Including all A-G certified classes, including very small classes with 10 or fewer students, does result in a class size difference between Gunn and Paly of 2 students (25 students per class at Gunn, 27 at Paly). There are 60 sections at Paly of A-G certified courses with 10 or fewer students, and 68 at Gunn. However, the average class size in those small classes at Paly is 2 students and at Gunn is 4 students. That suggests that both schools are probably overinvesting in very small classes, that Gunn is investing more in these classes, and that Paly in particular could reduce its overall class size by shifting teaching resources from underutilized classes to oversubscribed ones.
In short, class sizes and teacher FTEs applied to teaching don't differ substantially between the two high schools, and the evidence suggests that the differences in class size that do exist could probably be addressed most directly by curriculum adjustments to allocate teachers to classes with more demand.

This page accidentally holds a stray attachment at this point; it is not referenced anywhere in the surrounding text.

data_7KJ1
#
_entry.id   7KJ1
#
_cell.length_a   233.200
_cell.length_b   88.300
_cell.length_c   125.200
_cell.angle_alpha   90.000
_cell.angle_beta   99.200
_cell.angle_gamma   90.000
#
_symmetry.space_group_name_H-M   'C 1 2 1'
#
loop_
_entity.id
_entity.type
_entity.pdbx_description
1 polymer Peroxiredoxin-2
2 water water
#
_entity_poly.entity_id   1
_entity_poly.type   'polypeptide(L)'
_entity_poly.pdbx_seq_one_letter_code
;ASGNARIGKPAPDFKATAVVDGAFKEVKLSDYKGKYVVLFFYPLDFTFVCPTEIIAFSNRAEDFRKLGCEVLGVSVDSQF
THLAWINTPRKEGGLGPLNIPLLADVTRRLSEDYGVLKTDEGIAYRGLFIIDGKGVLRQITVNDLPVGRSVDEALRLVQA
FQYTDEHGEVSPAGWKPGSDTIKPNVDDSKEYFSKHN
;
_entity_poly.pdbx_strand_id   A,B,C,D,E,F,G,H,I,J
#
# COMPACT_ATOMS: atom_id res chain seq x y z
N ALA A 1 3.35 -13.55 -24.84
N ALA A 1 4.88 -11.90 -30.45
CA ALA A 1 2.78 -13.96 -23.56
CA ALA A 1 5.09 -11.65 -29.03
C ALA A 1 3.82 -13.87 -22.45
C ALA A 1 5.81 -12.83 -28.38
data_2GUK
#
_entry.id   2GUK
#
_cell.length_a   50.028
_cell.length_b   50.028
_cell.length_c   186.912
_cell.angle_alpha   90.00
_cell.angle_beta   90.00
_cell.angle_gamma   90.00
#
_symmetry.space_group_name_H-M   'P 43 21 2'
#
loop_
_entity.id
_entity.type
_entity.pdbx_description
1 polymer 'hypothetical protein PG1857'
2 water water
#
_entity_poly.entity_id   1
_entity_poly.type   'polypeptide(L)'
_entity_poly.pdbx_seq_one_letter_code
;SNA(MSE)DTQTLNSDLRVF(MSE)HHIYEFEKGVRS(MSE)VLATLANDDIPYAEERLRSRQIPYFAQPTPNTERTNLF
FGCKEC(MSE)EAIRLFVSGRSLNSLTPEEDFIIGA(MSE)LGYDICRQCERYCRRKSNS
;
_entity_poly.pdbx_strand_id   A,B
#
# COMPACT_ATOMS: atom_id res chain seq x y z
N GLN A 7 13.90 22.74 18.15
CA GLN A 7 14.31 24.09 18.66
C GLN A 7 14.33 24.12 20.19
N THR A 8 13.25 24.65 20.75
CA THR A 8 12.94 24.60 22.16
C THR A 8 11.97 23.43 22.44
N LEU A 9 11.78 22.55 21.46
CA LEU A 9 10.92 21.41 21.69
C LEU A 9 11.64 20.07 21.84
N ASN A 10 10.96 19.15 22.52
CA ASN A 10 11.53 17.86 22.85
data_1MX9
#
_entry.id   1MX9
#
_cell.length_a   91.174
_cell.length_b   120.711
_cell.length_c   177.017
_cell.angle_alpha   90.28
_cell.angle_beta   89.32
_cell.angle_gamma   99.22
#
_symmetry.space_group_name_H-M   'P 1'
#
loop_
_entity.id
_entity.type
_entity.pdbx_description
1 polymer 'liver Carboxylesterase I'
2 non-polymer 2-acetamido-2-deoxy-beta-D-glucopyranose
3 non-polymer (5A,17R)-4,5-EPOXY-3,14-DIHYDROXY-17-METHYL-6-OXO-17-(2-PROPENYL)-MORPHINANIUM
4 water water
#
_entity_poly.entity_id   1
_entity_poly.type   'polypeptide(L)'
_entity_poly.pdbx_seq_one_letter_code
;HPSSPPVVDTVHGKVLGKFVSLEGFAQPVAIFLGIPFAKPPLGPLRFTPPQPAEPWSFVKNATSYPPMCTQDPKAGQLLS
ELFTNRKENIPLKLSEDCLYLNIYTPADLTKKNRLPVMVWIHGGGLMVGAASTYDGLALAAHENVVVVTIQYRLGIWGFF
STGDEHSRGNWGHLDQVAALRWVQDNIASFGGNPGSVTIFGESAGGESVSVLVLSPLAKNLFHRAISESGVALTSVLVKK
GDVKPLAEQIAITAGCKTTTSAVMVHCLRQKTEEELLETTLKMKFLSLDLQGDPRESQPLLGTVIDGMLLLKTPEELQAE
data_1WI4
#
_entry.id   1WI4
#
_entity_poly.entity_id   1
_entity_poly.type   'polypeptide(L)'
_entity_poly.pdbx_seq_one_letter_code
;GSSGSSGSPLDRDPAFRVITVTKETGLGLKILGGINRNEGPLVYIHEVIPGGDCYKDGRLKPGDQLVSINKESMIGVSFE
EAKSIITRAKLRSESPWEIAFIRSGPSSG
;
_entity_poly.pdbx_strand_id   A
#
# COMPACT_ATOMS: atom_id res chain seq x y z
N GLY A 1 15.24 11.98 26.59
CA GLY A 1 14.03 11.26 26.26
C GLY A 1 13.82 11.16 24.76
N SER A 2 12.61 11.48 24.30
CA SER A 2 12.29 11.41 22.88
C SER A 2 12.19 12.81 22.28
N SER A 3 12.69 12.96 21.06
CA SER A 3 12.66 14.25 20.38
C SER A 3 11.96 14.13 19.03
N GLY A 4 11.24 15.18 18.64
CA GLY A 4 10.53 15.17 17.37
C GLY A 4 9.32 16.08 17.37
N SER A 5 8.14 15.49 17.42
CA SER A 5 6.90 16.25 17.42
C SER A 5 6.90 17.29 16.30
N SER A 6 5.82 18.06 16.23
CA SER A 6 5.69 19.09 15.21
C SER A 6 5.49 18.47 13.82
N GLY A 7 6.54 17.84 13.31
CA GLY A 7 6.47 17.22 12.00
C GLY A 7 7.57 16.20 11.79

Second, the difference in the cost of guidance between the two high schools is quite small, according to PAUSD data. The consultant's report on counseling (available at Web Link). That report, which draws on detailed financial data from district staff and which was reviewed by the district before its release, finds a total guidance cost for Paly of $1,522,536, and for Gunn of $1,213,086, for a difference of $309,450 (see p. 16 of the report). However, in conversation with Gunn staff Katya Villalobos and Tom Jacoubowsky at the Board meeting where the consultant's report was discussed, I learned that the Gunn figure doesn't include at least one guidance item, the stipends for teachers participating in the Titan 101 advisory program for freshman, so the actual difference is smaller by around $30,000, producing an overall difference of approximately $280,000. Even that difference includes a new guidance counselor hired this year at Paly with PiE money, yielding a difference in district funds between the two schools of approximately $200,000. Applying that sum to the counseling model in use at Gunn would increase the number of guidance counselors from 6 to 8. There is no reason to believe that that modest a change would erase the differences between the two schools, when Paly is able to deploy more than 50 adults in guidance roles. (Superintendent Skelly's confidential April 20 memo to the Board advocated exactly this change, adding two counselors at Gunn. Ironically, if the guidance/class-size tradeoff argument were correct Skelly's suggestion would trigger all of the bad consequences for class sizes that using a traditional guidance model is supposed to avoid).